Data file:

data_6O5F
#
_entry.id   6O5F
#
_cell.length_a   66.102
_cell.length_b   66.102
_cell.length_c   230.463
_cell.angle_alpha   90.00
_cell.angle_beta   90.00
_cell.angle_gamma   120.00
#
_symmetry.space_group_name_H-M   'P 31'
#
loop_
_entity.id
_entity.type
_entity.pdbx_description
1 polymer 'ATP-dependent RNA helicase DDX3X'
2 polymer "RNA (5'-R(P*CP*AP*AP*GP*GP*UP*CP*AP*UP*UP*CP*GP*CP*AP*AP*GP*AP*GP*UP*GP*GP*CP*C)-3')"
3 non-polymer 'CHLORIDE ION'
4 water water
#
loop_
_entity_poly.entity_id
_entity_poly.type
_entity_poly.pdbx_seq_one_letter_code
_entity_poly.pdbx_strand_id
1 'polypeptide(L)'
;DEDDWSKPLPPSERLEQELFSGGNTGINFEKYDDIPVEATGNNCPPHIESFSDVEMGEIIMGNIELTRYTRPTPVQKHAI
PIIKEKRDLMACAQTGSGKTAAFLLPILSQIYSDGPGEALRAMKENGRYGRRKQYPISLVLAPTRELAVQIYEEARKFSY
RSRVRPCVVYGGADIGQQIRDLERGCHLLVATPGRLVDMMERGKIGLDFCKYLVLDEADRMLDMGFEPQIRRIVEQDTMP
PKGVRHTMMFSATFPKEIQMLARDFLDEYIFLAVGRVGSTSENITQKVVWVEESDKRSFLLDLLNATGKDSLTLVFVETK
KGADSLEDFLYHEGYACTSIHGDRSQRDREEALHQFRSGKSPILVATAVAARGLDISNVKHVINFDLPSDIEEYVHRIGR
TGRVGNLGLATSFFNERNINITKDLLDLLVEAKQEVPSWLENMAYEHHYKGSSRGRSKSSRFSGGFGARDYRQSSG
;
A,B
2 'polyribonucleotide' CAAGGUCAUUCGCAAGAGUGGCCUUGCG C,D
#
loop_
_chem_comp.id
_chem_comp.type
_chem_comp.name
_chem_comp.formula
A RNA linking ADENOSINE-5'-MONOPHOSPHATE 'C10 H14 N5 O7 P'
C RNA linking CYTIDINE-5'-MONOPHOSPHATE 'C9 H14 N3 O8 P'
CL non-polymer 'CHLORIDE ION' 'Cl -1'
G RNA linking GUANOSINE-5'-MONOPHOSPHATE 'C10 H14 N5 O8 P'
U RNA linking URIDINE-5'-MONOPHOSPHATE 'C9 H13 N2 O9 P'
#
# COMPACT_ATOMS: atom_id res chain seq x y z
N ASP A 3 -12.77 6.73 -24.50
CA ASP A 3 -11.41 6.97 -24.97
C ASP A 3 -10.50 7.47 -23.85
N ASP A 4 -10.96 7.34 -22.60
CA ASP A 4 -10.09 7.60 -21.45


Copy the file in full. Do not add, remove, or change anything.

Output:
data_6O5F
#
_entry.id   6O5F
#
_cell.length_a   66.102
_cell.length_b   66.102
_cell.length_c   230.463
_cell.angle_alpha   90.00
_cell.angle_beta   90.00
_cell.angle_gamma   120.00
#
_symmetry.space_group_name_H-M   'P 31'
#
loop_
_entity.id
_entity.type
_entity.pdbx_description
1 polymer 'ATP-dependent RNA helicase DDX3X'
2 polymer "RNA (5'-R(P*CP*AP*AP*GP*GP*UP*CP*AP*UP*UP*CP*GP*CP*AP*AP*GP*AP*GP*UP*GP*GP*CP*C)-3')"
3 non-polymer 'CHLORIDE ION'
4 water water
#
loop_
_entity_poly.entity_id
_entity_poly.type
_entity_poly.pdbx_seq_one_letter_code
_entity_poly.pdbx_strand_id
1 'polypeptide(L)'
;DEDDWSKPLPPSERLEQELFSGGNTGINFEKYDDIPVEATGNNCPPHIESFSDVEMGEIIMGNIELTRYTRPTPVQKHAI
PIIKEKRDLMACAQTGSGKTAAFLLPILSQIYSDGPGEALRAMKENGRYGRRKQYPISLVLAPTRELAVQIYEEARKFSY
RSRVRPCVVYGGADIGQQIRDLERGCHLLVATPGRLVDMMERGKIGLDFCKYLVLDEADRMLDMGFEPQIRRIVEQDTMP
PKGVRHTMMFSATFPKEIQMLARDFLDEYIFLAVGRVGSTSENITQKVVWVEESDKRSFLLDLLNATGKDSLTLVFVETK
KGADSLEDFLYHEGYACTSIHGDRSQRDREEALHQFRSGKSPILVATAVAARGLDISNVKHVINFDLPSDIEEYVHRIGR
TGRVGNLGLATSFFNERNINITKDLLDLLVEAKQEVPSWLENMAYEHHYKGSSRGRSKSSRFSGGFGARDYRQSSG
;
A,B
2 'polyribonucleotide' CAAGGUCAUUCGCAAGAGUGGCCUUGCG C,D
#
loop_
_chem_comp.id
_chem_comp.type
_chem_comp.name
_chem_comp.formula
A RNA linking ADENOSINE-5'-MONOPHOSPHATE 'C10 H14 N5 O7 P'
C RNA linking CYTIDINE-5'-MONOPHOSPHATE 'C9 H14 N3 O8 P'
CL non-polymer 'CHLORIDE ION' 'Cl -1'
G RNA linking GUANOSINE-5'-MONOPHOSPHATE 'C10 H14 N5 O8 P'
U RNA linking URIDINE-5'-MONOPHOSPHATE 'C9 H13 N2 O9 P'
#
# COMPACT_ATOMS: atom_id res chain seq x y z
N ASP A 3 -12.77 6.73 -24.50
CA ASP A 3 -11.41 6.97 -24.97
C ASP A 3 -10.50 7.47 -23.85
N ASP A 4 -10.96 7.34 -22.60
CA ASP A 4 -10.09 7.60 -21.45